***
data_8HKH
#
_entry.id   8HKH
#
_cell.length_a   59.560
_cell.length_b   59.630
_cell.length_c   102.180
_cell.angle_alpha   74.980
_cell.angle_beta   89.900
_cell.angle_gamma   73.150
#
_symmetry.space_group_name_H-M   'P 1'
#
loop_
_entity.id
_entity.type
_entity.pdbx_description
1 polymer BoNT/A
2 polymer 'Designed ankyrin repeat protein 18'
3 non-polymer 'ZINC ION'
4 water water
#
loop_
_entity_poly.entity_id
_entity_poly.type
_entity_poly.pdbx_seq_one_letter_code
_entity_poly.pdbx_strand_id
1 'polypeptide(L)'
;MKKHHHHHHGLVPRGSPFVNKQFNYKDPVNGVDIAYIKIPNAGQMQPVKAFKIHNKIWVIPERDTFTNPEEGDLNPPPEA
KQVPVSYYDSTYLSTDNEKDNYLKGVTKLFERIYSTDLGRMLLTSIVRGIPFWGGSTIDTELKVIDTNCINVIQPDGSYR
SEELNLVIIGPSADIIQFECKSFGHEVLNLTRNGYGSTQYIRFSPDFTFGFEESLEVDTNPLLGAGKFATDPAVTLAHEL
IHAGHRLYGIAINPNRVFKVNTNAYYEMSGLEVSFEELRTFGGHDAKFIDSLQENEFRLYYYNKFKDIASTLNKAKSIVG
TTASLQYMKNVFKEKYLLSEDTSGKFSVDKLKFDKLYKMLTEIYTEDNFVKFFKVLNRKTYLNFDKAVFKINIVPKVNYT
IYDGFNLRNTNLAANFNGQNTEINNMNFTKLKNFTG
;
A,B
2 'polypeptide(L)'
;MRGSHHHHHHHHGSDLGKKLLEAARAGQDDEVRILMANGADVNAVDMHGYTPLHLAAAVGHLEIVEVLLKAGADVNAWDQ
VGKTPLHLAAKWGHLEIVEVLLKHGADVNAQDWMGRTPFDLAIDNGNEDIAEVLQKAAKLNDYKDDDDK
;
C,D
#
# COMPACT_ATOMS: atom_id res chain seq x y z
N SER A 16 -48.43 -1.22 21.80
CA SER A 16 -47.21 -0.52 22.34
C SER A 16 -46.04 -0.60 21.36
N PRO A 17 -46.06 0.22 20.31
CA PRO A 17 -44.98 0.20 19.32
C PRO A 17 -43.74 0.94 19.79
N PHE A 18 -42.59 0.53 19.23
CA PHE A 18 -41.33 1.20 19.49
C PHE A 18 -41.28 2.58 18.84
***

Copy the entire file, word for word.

data_8HKH
#
_entry.id   8HKH
#
_cell.length_a   59.560
_cell.length_b   59.630
_cell.length_c   102.180
_cell.angle_alpha   74.980
_cell.angle_beta   89.900
_cell.angle_gamma   73.150
#
_symmetry.space_group_name_H-M   'P 1'
#
loop_
_entity.id
_entity.type
_entity.pdbx_description
1 polymer BoNT/A
2 polymer 'Designed ankyrin repeat protein 18'
3 non-polymer 'ZINC ION'
4 water water
#
loop_
_entity_poly.entity_id
_entity_poly.type
_entity_poly.pdbx_seq_one_letter_code
_entity_poly.pdbx_strand_id
1 'polypeptide(L)'
;MKKHHHHHHGLVPRGSPFVNKQFNYKDPVNGVDIAYIKIPNAGQMQPVKAFKIHNKIWVIPERDTFTNPEEGDLNPPPEA
KQVPVSYYDSTYLSTDNEKDNYLKGVTKLFERIYSTDLGRMLLTSIVRGIPFWGGSTIDTELKVIDTNCINVIQPDGSYR
SEELNLVIIGPSADIIQFECKSFGHEVLNLTRNGYGSTQYIRFSPDFTFGFEESLEVDTNPLLGAGKFATDPAVTLAHEL
IHAGHRLYGIAINPNRVFKVNTNAYYEMSGLEVSFEELRTFGGHDAKFIDSLQENEFRLYYYNKFKDIASTLNKAKSIVG
TTASLQYMKNVFKEKYLLSEDTSGKFSVDKLKFDKLYKMLTEIYTEDNFVKFFKVLNRKTYLNFDKAVFKINIVPKVNYT
IYDGFNLRNTNLAANFNGQNTEINNMNFTKLKNFTG
;
A,B
2 'polypeptide(L)'
;MRGSHHHHHHHHGSDLGKKLLEAARAGQDDEVRILMANGADVNAVDMHGYTPLHLAAAVGHLEIVEVLLKAGADVNAWDQ
VGKTPLHLAAKWGHLEIVEVLLKHGADVNAQDWMGRTPFDLAIDNGNEDIAEVLQKAAKLNDYKDDDDK
;
C,D
#
# COMPACT_ATOMS: atom_id res chain seq x y z
N SER A 16 -48.43 -1.22 21.80
CA SER A 16 -47.21 -0.52 22.34
C SER A 16 -46.04 -0.60 21.36
N PRO A 17 -46.06 0.22 20.31
CA PRO A 17 -44.98 0.20 19.32
C PRO A 17 -43.74 0.94 19.79
N PHE A 18 -42.59 0.53 19.23
CA PHE A 18 -41.33 1.20 19.49
C PHE A 18 -41.28 2.58 18.84